In 1969, Taylor Camp, a hippie colony, was established in Hawaii taking in anyone who wanted to escape the craziness of the period and reaching about to 120 resident. Residents lived in make-shift homes and clothing was optional
In 1969 Howard Taylor (Elizabeth Taylor’s brother) owned seven acres on Kauai’s North Shore and invited a group of young men, women, and children who had recently been arrested for vagrancy—the 13 original colonists, so to speak—to set up camp there.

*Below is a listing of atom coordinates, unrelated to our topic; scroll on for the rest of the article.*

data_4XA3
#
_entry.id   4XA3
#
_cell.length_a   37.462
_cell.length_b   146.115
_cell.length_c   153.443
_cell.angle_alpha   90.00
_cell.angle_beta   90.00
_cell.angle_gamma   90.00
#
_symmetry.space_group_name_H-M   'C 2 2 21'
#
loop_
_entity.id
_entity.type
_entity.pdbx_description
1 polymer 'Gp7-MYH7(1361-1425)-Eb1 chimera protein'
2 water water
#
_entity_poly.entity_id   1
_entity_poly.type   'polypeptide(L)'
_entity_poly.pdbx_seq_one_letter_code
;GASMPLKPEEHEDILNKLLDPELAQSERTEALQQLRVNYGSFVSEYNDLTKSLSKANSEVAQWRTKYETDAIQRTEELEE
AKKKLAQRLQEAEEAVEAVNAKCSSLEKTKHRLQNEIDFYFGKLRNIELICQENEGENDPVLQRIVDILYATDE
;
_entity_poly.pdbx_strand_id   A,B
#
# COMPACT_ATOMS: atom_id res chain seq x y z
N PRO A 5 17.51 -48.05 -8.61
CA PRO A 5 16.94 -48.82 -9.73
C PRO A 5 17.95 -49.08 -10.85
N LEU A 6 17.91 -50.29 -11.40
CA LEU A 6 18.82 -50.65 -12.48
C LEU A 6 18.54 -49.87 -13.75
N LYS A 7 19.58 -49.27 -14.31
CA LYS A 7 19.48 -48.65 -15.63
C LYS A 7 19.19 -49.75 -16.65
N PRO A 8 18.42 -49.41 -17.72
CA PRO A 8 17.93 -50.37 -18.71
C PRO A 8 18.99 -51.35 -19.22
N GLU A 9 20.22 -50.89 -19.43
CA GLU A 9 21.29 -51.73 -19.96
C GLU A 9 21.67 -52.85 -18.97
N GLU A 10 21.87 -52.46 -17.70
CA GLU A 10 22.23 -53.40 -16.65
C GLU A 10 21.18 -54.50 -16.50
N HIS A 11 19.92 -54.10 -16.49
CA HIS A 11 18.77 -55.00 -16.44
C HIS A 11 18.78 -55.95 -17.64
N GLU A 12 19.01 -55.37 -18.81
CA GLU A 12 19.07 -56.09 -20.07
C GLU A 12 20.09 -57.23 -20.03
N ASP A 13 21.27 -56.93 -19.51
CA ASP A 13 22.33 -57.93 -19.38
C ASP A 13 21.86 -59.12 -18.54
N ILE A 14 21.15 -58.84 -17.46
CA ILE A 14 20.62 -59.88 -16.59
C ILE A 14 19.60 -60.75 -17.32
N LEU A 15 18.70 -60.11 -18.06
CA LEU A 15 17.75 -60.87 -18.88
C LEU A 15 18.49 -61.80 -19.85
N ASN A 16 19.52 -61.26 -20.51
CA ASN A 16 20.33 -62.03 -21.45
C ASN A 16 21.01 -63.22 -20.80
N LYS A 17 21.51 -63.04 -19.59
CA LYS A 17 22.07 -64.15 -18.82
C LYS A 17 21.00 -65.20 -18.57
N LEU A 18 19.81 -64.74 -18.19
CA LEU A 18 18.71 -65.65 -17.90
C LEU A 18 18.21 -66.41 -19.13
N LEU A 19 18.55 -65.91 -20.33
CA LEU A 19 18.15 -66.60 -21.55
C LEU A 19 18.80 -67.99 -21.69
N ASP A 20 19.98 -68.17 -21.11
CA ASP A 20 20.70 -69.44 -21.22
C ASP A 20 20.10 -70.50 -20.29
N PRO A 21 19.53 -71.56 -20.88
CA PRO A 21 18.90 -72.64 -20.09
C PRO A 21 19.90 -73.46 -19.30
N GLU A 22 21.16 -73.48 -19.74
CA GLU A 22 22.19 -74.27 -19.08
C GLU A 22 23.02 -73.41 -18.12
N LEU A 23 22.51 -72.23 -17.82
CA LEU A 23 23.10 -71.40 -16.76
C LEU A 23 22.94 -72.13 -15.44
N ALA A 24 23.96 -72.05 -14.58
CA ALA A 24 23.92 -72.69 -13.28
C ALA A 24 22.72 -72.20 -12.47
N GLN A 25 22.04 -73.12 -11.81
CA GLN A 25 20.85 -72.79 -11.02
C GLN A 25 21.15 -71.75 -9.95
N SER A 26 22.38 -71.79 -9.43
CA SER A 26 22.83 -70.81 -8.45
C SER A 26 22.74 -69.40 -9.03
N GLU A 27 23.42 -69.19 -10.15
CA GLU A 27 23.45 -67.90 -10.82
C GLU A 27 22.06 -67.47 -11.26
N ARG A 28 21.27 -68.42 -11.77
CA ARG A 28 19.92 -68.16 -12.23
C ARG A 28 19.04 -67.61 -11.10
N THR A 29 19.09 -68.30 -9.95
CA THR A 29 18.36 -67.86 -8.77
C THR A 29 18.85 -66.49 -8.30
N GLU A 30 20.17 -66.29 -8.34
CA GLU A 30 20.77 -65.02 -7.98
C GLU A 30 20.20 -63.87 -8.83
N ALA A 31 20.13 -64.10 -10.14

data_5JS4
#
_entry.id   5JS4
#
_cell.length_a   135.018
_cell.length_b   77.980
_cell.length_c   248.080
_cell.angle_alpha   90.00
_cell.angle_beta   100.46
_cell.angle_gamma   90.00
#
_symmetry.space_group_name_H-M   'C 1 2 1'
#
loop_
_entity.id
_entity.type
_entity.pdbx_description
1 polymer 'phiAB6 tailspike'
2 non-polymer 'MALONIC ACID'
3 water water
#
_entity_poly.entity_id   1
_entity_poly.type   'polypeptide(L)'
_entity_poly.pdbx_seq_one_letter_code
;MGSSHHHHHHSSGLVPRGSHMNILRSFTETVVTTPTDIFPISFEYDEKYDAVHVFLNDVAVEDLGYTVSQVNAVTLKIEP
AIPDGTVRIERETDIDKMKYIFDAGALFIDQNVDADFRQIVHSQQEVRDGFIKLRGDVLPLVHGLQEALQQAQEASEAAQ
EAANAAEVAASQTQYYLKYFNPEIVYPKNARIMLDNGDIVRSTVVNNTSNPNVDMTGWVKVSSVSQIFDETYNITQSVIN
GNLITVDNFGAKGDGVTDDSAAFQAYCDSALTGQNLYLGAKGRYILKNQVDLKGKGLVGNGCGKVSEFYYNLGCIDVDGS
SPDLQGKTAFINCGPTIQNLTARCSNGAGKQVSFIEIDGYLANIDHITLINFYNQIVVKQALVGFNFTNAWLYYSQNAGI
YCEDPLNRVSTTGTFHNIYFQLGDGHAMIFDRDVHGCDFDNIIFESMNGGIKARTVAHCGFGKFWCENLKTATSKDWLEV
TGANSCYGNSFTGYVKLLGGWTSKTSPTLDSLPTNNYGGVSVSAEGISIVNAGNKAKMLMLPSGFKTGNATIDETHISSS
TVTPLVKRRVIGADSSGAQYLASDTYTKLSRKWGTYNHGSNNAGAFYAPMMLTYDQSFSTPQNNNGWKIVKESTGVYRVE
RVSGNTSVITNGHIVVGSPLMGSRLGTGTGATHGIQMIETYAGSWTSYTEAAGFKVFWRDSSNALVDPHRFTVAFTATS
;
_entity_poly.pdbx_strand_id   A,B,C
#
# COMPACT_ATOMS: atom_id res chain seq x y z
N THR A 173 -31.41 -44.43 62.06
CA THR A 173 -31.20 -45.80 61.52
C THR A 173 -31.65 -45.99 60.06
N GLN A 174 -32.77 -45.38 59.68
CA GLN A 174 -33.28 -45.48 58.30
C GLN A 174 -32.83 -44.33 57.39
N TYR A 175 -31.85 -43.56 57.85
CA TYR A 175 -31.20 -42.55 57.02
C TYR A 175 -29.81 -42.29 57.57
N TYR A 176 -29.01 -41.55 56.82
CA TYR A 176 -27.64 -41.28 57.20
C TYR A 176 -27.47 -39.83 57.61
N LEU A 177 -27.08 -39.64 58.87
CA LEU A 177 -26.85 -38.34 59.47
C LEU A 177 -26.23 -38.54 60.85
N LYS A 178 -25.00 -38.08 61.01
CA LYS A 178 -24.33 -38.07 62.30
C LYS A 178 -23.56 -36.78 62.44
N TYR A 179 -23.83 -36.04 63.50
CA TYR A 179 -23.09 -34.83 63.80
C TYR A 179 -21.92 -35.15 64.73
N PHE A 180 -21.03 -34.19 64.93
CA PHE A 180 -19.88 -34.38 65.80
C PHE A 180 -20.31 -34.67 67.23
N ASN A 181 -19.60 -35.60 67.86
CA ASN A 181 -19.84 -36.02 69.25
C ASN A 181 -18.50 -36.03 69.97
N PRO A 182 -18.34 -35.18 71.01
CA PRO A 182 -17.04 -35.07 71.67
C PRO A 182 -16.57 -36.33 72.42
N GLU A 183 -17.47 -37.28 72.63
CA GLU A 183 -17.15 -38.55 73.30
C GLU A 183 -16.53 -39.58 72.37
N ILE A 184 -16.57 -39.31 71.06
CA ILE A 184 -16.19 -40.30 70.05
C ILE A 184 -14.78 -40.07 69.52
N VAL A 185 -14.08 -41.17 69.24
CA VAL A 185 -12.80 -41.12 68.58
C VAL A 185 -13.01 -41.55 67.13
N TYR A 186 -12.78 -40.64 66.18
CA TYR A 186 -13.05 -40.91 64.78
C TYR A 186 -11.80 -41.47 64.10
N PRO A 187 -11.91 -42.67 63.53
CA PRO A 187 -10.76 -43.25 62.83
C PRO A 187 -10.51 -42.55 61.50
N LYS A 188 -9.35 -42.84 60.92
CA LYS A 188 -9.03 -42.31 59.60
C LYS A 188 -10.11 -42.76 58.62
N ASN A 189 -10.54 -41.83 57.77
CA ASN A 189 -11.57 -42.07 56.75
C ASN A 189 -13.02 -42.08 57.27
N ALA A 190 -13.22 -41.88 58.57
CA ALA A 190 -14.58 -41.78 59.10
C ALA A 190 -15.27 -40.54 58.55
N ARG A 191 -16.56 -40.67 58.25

Although none of the first 13 lasted the year, new settlers visited and established residency by building treehouses and forming a self-sufficient community of unwritten laws with a mayor, a sheriff, a food co-op, a public water system, and a number of churches. “But Taylor Camp wasn’t a commune,” Wehrheim writes in the introduction. “It had no guru, no clearly defined leadership, and never had a single voice. It had no written ordinances. It wasn’t a democracy. It was much more than that: a community guided by a spirit that created order without rules.”